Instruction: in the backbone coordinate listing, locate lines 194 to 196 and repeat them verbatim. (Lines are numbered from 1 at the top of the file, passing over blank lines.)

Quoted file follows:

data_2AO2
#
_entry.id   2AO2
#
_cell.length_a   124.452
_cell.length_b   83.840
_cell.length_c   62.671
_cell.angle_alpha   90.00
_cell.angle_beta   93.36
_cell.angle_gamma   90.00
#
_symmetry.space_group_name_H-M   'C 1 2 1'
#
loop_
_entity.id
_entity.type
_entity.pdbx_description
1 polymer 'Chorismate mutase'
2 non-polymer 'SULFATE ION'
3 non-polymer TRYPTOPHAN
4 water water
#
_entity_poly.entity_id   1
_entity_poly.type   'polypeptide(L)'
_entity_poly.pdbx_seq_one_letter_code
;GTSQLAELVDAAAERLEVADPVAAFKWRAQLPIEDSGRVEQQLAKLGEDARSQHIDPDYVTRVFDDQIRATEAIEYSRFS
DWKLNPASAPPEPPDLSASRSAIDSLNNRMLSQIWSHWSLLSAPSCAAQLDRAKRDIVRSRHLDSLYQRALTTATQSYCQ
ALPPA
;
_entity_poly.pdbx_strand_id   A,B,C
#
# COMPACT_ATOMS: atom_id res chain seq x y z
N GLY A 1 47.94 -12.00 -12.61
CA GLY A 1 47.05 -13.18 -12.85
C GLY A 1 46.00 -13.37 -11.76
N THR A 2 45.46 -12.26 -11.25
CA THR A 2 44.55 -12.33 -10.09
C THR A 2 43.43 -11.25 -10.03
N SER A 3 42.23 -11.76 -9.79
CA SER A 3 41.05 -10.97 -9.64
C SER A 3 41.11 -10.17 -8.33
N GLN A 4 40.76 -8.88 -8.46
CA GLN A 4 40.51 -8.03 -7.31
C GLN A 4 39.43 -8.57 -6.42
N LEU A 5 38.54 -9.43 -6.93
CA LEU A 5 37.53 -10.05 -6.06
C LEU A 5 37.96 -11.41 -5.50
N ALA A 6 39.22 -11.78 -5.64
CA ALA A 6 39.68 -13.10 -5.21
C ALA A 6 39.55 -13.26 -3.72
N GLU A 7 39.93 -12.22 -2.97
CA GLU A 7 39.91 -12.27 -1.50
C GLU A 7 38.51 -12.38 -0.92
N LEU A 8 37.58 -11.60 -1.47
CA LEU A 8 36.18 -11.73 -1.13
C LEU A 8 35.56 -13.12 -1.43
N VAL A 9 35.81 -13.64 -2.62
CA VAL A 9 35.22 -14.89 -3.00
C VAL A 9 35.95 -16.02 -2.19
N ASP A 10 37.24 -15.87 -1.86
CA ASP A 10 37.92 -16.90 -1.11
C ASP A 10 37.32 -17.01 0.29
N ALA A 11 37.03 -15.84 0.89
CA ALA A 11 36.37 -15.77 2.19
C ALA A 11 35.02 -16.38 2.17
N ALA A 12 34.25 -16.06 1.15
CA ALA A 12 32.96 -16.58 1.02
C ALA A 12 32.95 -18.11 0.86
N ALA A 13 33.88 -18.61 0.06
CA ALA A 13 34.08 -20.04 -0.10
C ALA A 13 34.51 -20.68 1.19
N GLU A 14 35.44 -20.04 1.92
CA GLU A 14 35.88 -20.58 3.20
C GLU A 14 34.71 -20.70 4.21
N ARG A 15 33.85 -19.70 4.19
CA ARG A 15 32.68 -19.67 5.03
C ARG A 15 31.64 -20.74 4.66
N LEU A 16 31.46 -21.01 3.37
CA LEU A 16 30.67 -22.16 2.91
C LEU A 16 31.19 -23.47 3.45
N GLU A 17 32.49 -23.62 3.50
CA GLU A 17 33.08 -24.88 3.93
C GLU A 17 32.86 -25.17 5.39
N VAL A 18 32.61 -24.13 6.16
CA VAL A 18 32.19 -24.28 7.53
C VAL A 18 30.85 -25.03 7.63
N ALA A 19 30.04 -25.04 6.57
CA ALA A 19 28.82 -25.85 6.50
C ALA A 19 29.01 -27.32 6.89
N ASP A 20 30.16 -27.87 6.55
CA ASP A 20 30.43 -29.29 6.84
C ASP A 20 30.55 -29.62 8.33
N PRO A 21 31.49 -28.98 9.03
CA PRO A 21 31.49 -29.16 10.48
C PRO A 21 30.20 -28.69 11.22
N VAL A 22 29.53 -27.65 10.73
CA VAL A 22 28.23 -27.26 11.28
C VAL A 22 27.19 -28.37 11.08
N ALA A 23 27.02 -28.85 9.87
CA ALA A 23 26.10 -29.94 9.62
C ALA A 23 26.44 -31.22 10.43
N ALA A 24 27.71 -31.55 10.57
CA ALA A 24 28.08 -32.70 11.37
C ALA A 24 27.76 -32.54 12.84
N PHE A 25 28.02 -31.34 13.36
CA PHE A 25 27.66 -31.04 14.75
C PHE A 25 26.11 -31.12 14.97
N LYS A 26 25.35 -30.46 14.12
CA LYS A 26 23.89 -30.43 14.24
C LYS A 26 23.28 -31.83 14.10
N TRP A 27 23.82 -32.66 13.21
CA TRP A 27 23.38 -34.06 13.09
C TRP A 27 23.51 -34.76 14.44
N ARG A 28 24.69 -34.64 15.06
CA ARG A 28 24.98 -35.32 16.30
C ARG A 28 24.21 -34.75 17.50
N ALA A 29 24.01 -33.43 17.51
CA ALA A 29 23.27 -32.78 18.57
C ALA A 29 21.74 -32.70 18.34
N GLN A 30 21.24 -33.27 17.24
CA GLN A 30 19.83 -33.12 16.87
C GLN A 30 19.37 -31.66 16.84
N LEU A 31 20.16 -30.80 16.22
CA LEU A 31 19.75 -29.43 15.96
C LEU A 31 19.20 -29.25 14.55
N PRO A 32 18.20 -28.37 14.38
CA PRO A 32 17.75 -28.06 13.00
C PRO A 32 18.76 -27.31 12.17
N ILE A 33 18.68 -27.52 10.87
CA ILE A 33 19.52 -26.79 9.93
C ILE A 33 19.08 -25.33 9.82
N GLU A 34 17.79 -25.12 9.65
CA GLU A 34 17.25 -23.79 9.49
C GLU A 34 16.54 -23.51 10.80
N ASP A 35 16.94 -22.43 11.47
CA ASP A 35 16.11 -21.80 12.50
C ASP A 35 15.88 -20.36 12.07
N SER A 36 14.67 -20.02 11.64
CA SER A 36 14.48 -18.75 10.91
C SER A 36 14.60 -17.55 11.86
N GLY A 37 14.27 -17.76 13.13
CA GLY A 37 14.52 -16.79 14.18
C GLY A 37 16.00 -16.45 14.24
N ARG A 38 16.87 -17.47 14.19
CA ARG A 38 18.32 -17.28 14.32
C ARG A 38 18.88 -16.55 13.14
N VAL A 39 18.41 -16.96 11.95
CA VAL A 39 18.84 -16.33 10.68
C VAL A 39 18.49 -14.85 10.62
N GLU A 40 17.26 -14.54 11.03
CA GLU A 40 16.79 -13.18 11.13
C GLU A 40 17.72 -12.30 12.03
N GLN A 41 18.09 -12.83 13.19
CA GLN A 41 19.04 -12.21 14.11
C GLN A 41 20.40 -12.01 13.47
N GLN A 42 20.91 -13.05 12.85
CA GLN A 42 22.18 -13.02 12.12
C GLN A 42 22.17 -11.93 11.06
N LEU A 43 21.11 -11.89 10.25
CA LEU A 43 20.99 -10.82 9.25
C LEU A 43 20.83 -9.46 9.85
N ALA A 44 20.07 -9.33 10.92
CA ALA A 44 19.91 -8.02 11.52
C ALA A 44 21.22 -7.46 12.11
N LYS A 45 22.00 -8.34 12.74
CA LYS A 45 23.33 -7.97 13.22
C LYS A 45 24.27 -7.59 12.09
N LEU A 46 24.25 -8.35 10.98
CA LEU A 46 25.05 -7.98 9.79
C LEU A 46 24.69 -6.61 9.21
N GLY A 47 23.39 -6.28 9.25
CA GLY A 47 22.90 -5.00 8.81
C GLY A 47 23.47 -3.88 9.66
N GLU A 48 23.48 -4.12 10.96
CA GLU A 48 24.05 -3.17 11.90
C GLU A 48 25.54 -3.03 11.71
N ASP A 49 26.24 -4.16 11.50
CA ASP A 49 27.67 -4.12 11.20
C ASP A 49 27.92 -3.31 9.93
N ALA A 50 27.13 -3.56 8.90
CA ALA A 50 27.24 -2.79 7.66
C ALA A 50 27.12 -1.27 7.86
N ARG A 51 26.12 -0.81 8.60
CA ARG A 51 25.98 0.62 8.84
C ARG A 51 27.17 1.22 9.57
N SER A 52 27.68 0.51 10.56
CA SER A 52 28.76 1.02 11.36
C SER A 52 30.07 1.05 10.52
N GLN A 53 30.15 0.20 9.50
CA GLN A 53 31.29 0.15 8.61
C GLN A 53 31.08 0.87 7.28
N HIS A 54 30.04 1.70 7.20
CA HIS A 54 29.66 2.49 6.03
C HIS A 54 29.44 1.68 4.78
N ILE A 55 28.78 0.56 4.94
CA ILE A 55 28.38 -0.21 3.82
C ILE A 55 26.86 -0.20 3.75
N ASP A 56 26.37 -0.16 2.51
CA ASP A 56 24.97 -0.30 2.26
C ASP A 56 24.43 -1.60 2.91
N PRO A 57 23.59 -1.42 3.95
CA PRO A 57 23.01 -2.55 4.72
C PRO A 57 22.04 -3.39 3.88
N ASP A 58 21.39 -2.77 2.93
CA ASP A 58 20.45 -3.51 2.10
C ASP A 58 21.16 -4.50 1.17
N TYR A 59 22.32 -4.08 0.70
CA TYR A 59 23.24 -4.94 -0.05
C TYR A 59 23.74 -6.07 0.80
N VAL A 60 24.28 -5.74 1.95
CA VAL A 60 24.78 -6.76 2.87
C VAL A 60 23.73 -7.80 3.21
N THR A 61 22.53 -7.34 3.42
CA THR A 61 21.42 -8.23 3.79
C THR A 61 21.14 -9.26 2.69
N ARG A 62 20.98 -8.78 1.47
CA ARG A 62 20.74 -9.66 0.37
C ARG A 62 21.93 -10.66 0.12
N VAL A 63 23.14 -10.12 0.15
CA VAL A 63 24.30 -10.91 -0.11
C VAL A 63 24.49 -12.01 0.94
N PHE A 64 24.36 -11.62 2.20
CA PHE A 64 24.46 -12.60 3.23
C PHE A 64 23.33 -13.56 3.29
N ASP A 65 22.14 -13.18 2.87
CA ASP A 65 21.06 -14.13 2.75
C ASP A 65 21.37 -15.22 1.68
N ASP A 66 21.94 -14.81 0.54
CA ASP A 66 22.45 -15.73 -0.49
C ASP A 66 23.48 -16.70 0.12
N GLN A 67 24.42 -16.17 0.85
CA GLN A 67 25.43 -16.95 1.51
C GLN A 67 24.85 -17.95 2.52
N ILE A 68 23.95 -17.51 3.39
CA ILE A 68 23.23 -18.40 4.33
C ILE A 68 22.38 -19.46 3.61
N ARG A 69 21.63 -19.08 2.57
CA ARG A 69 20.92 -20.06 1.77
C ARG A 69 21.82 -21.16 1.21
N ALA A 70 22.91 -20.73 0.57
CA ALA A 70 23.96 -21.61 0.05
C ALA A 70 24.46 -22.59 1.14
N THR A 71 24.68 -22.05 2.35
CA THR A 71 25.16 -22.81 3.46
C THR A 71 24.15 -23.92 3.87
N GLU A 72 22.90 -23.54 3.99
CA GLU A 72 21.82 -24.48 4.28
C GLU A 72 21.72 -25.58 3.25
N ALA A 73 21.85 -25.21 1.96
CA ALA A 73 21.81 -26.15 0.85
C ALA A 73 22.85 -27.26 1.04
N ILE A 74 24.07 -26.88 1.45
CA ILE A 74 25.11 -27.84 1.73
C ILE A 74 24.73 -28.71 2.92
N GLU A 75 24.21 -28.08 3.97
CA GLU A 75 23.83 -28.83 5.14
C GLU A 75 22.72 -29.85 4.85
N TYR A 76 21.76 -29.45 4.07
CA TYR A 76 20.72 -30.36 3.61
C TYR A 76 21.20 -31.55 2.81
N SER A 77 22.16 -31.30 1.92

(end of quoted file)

C HIS A 54 29.44 1.68 4.78
N ILE A 55 28.78 0.56 4.94
CA ILE A 55 28.38 -0.21 3.82